But the best thing about the Wawona Hotel? That just has to be the one and only Tom Bopp, Yosemite's resident musical historian and piano maestro. In days of yore, before TV, radio and the Internet, people would entertain themselves in rustic lodges by listening to a musician and visiting. The din of large-screen televisions and piped-in music has long since replaced the hum of idle chit-chat, tinkling of piano keys and the clinking of glassware, but not here. In the evenings, Bopp holds court, as it were, in the main parlor. It's a rare treat to enjoy an ice-cold Manhattan and snack on a cheese plate while you listen to someone as talented as him plying his wares. His repertoire encompasses lyrical stylings from the 1950s back to the late 1800s, many of them attached to interesting tales relating to the history of Yosemite. The parlor itself is wonderful, with warm fireplaces, cozy seating and a vibe that relaxes one to the core. The adjoining history center and Sleepy Hollow-esque covered bridge there are worth the short walk.

While Yosemite may be a visitor-friendly, Disney version of the Sierras, the back country certainly isn't. It's a place to prove one's mettle, watch one's ass and truly get away from the matrix. It's a place populated with people as colorful as the landscape. These are self-reliant country folk who seek the summer solace and confines of an area most flatlanders recoil from because of its inaccessibility. In fact, the reason they couldn't find poor Steve Fossett's body after he wrapped his plane around a tree was because the region is so remote, and nobody in their right mind frequents the rugged area that turned into his unlikely and ironic grave. You can say what you want about the scenic vistas, rushing creeks and evening campfires, but I think the denizens of this area are the real treasure here. Just remember to wave when you pass them on the road, uphill traffic has the right of way, and their whiskey of choice is Kessler.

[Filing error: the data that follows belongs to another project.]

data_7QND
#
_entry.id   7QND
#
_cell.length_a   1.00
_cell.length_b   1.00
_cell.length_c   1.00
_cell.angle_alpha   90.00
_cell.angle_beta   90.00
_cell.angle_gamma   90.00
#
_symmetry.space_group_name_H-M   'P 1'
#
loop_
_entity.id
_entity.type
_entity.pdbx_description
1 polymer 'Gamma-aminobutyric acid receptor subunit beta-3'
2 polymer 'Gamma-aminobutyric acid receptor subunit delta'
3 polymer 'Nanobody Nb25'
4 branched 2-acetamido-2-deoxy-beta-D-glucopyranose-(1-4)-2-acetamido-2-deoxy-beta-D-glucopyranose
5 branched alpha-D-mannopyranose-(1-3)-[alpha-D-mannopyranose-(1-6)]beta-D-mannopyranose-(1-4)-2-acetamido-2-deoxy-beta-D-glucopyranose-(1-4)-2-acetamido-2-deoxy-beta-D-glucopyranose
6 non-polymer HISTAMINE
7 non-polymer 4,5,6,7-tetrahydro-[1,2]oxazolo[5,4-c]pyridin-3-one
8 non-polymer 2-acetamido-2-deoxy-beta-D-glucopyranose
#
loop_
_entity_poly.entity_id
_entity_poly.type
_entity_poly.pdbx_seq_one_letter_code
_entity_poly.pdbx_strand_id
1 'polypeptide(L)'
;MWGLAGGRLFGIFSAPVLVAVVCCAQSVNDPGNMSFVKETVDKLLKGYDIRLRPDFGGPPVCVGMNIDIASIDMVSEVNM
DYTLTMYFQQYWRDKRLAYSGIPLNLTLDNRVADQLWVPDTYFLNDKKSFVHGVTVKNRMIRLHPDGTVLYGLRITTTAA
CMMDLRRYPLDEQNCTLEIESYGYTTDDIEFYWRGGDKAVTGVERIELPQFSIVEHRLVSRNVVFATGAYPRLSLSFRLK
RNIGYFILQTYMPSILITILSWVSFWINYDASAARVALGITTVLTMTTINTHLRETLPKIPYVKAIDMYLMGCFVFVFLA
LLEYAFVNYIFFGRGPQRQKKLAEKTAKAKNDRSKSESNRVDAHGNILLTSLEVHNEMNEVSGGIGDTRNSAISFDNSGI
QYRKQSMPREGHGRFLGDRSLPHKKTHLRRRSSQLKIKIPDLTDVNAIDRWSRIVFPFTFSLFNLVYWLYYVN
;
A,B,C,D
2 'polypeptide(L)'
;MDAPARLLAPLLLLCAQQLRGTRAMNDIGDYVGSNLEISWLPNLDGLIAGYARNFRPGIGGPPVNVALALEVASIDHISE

Bring your own headless horseman
Bring your own headless horseman
Dave Mau

The trip out of Yosemite, down to Bass Lake and back up the hill again can be a relaxing one, as Highway 168 weaves its way through the foothills and up toward Shaver Lake. It's the largest tourist town as you head to the high country, all but a wide spot in the road with a greasy pizza joint, a couple of gas stations/liquor stores and a few places to grab a brew and a burger. I personally like The Shorthorn (41790 Dorabella Rd., Shaver Lake, 559-841-6464); it's a fitting lair for the locals (akin to Cassidy's in Newport), where the bartender doubles as griddle tender, flipping burgers and pouring draft beers. Farther along the way is Huntington Lake and Lakeshore Resort (61953 Huntington Lake Rd., Lakeshore, 559-893-3193; www.lakeshoreresort.com), which has a great old saloon that doubles as a dance hall on the weekends, hosting the Fresno blue bloods after their regattas on the lake.

Beyond that, Mono Hot Springs (70000 Edison Lake Rd., Lakeshore, 559-325-1710; www.monohotsprings.com) is a must-stop for a cold beer in front of the store or a bite to eat at the café.

If you're feeling brave, there is always time for a dip au natural in one of the hot springs—mind the mud and marsh. Vermilion Valley Resort (70000 Edison Lake Rd., Mono Hot Springs, 559-259-4000; www.edisonlake.com) is a suitable spot with some lodging basics, a well-stocked store, a hearty café and possibly the finest area for alpine hiking anywhere in the world. Drop in and commune with the John Muir Trail and Pacific Crest Trail hikers to catch some tales. Farther up the road (actually at the end of it), High Sierra Pack Station (559-285-7225; www.highsierrapackstations.com), with John and Janese Cunningham as your humble hosts, is a perfect spot to kick off a day ride in the wilderness or, if you feel so inclined, a one-of-a-kind, multiday trip into the most remote nooks and crannies of the region. And the coffee at the pack station is always hot in the quiet confines of the cookhouse, so feel free to sit a spell.

In addition, Florence Lake is a perfect spot to soak up the view, grab an ice cream bar and get a line in the water. On the way is Ward Lake, small in comparison to the others but a dream for a picnic, except for the mosquitos. The whole road is a jaw-dropping experience—so much so that there are shirts that read, "I Survived the Road to Lake Edison." So take your time (and possibly a Xanax) and soak it up.

John Muir said it best: "Going to the mountains is going home." And that's why I've been called back year after year. Embrace your time there. It's called a getaway for a reason, and it's as sure as anything that the time and space will do your head good. Slam some brews, take notes, and heed the gentle voice of the mountains.